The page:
I’m not that one standing sulkingly amidst the applause towards “GTA V’s” multiplayer mode, and in fact nurse sore hands from joining the commotion as feverishly as any, but the question no longer seems to be is Rockstar capable of delivering the type of online “GTA” world we’ve always wished for, but rather if the hordes of loyal fans capable of fully embracing it.
“Grand Theft Auto IV” almost had to be called “Grand Theft Auto IV.”
What I mean is, considering it was for a new generation of consoles, and featured an exceptionally long development cycle, calling it “GTA: Liberty City” or something similar would have never gone over well with the folks at Rockstar, nor the fans.
However obligatory the name might have been though, the final product never really felt right as being the true evolution to the world changing “GTA III.” It was abundantly clear that all of the focus went into creating Liberty City, and even though that still stands as one of the most impressive accomplishments of video game engineering, the rest of the game suffered from half-baked or just plain bad gameplay ideas.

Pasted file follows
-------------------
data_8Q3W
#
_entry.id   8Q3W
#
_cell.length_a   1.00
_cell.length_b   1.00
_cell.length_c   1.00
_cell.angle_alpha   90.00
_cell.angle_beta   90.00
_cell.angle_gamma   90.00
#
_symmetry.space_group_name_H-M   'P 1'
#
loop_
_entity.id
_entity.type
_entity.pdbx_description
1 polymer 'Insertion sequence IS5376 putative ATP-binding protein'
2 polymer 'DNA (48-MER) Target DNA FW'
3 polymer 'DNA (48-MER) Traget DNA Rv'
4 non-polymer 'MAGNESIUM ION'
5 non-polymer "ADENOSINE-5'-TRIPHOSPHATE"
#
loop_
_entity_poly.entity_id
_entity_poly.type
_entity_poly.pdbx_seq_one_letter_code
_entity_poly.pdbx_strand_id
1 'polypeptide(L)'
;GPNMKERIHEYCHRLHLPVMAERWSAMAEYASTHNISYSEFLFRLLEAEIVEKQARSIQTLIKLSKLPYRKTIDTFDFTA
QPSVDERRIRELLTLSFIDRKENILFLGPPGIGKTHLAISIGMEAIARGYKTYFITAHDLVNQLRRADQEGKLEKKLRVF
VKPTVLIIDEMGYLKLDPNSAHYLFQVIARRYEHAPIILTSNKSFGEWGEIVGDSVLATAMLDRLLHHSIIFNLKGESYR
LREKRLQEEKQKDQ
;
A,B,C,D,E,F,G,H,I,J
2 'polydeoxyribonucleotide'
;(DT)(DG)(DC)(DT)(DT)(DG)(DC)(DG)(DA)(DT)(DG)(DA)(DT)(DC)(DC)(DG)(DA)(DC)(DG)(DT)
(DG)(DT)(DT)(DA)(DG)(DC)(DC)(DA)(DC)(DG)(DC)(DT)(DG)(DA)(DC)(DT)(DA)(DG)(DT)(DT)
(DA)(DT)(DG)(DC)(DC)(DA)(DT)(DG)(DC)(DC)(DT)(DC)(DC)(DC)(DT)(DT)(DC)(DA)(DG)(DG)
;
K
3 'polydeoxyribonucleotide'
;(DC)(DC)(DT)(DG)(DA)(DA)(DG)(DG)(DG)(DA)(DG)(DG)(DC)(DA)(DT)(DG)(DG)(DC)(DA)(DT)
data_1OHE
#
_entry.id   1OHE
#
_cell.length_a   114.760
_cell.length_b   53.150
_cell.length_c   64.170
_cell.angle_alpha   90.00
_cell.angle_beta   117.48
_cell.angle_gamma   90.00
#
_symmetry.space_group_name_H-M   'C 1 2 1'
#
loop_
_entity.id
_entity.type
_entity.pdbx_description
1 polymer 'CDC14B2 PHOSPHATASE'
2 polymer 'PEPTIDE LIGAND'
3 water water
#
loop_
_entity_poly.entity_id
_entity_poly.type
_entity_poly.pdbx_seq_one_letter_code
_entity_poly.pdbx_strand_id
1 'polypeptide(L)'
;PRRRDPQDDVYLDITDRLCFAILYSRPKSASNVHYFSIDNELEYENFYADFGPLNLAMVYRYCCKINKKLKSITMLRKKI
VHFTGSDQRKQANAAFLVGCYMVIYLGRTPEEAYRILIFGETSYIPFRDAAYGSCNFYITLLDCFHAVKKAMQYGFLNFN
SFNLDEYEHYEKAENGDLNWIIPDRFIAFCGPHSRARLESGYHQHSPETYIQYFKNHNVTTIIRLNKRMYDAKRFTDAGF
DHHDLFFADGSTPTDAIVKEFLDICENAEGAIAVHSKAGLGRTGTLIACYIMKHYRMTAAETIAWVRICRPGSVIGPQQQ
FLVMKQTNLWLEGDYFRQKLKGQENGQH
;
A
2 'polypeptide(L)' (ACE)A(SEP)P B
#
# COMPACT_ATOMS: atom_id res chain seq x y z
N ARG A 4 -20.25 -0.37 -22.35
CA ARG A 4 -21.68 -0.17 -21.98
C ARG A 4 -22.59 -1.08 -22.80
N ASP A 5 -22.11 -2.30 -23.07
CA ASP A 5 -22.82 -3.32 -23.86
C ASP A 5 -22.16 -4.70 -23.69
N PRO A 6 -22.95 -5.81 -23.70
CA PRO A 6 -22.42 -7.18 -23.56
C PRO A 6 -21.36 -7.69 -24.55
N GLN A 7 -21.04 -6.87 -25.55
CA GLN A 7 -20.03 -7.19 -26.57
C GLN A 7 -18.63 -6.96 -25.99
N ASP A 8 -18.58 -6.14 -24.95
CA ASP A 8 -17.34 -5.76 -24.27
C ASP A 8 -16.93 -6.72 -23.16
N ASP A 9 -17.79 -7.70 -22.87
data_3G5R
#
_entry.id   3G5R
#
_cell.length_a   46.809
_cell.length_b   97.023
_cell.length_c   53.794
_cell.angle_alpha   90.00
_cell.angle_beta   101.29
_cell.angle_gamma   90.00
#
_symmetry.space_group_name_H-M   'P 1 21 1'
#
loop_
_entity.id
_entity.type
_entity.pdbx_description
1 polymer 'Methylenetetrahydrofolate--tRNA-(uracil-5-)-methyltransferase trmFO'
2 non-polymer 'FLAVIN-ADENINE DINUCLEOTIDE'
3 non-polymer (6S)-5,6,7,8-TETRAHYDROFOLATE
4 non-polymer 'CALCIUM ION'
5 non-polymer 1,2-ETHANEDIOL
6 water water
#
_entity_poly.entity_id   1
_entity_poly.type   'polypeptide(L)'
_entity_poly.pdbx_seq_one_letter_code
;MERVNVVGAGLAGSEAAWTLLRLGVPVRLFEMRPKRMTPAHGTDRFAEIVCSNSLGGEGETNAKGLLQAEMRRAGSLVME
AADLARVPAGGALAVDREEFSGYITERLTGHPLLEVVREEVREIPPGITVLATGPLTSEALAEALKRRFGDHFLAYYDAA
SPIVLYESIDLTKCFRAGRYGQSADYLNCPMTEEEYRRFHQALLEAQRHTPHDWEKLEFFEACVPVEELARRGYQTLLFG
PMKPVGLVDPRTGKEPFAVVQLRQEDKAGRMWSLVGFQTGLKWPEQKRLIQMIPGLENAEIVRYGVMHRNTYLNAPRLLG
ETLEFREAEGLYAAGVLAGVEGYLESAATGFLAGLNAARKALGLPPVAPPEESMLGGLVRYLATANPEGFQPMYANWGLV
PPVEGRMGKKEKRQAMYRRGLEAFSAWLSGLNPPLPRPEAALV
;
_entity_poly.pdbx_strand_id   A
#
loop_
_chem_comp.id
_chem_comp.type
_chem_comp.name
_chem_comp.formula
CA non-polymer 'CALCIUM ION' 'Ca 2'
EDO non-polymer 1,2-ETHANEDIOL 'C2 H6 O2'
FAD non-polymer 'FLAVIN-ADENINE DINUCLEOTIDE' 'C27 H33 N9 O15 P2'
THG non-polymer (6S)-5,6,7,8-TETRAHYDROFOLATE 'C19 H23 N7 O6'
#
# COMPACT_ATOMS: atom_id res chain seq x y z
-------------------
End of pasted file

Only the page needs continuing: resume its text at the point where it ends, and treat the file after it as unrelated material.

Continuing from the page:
While it’s true then that “GTA IV” pleased many fans and critics, there were an equal number of people waiting for the real successor to the series.
Based on the recent internet stopping footage that Rockstar released of “GTA V,” that may be soon upon us.
You’d think that there wouldn’t be anything more to say about the next “GTA” until it actually comes out, but the first gameplay trailer of the series proved that as much as we may think we know about the game based on previous information, hearing about the features and seeing them actually come together are completely different things.